The French Don’t Want Your Old Car On Their Roads

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Ah, Paris, the City of Light and absolutely crazy driving. The roads are congested, rules are optional, and it can give a person a heart attack just thinking about navigating those narrow roads. The French government wants to make it better for everyone, by banning old cars from the city center.

Having experienced the joy/terror of driving in Paris, it was never the ages of the cars around me that caused problems, more the complete free for all of how people drove. Still, the government there thinks it’ll all be better if they can just get those old beaters off the streets and make the city less polluted.

Parisian authorities are planning to ban cars registered before December 31, 1996, trucks before September 30, 1997, and commercial vehicles and buses before September 30, 2001 starting as soon as this summer. These cars can still be on French roads and can still run the Perpherique highway that circles Paris, they just won’t be able to come into the city proper.

This is a drastic move designed to target older diesel vehicles which are seen as the biggest pollution culprits in the city. It might sound like a good idea for the air Parisians breath, but it’s going to mean an awful lot of cars hitting the scrap heap, likely before many owners were ready to junk their cars.

Autocar reports that the restrictions won’t stop there, but will continue to remove more and more cars from Parisian roads over the next decade. The end goal in 2020 is to have private cars registered only after 2011 and motorcycles registered only after 2015.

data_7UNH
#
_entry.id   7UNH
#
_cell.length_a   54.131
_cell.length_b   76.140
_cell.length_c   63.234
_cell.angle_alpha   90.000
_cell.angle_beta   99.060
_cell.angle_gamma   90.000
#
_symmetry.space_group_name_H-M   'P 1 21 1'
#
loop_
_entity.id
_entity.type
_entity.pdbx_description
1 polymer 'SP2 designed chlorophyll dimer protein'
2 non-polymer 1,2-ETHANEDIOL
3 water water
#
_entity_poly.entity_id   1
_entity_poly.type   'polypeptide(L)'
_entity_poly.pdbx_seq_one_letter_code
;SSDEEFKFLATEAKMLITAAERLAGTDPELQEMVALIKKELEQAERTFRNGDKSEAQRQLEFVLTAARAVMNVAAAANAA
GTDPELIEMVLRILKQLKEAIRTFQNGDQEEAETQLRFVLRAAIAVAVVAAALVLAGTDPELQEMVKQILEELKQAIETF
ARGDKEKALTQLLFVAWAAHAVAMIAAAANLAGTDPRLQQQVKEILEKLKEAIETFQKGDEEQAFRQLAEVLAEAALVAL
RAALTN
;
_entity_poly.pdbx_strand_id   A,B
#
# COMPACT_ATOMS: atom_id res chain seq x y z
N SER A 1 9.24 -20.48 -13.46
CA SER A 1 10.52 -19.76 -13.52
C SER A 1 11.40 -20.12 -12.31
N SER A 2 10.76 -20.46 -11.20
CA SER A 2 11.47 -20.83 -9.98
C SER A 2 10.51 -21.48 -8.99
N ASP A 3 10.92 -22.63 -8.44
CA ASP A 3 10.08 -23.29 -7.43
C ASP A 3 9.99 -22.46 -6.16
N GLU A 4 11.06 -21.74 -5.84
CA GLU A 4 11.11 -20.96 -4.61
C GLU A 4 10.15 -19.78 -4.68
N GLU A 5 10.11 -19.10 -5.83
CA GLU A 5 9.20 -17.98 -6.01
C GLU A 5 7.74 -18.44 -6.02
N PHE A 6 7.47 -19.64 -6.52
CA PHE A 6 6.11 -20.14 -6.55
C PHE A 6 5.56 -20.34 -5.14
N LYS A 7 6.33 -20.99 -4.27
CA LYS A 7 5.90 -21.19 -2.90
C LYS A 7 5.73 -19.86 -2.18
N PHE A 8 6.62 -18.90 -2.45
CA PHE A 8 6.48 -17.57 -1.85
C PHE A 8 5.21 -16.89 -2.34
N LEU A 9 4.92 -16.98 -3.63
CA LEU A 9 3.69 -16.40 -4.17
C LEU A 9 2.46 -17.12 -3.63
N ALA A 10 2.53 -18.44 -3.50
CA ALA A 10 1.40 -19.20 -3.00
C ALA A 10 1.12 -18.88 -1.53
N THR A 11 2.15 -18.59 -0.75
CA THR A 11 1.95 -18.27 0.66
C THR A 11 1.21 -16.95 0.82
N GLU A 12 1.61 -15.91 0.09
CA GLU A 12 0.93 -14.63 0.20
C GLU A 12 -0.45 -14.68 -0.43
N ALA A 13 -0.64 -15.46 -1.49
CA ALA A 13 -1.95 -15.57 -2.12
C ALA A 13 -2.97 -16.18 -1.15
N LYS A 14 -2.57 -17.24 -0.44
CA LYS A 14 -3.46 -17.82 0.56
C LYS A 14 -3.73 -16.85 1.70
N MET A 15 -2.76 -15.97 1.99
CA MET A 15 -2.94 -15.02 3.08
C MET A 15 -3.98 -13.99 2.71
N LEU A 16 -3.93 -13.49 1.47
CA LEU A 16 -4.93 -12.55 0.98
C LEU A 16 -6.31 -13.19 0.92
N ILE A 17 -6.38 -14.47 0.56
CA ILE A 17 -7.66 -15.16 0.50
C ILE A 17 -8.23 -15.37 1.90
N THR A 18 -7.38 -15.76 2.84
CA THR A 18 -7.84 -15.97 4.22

This could mean as many as three million cars being scrapped in the next five years, which also can’t be a great thing for the environment. Unsurprisingly, people who live and drive in Paris are none too happy with these plans with a group of motorcyclists already staging a huge demonstration.

It might be hard on the wallets of those who will be forced to buy new vehicles, but it could give a little boost to France’s domestic car industry. The government is trying to help on that front by possibly offering incentives of around $11,000 to get people out of diesels and into electrics.

Peugeot, Citroen, and Renault all stand to benefit from this proposal, especially if other French cities follow suit, but it’s not a sure thing. Similar proposals in 2010 and 2012 never made it into law, so this latest round might not make it through either.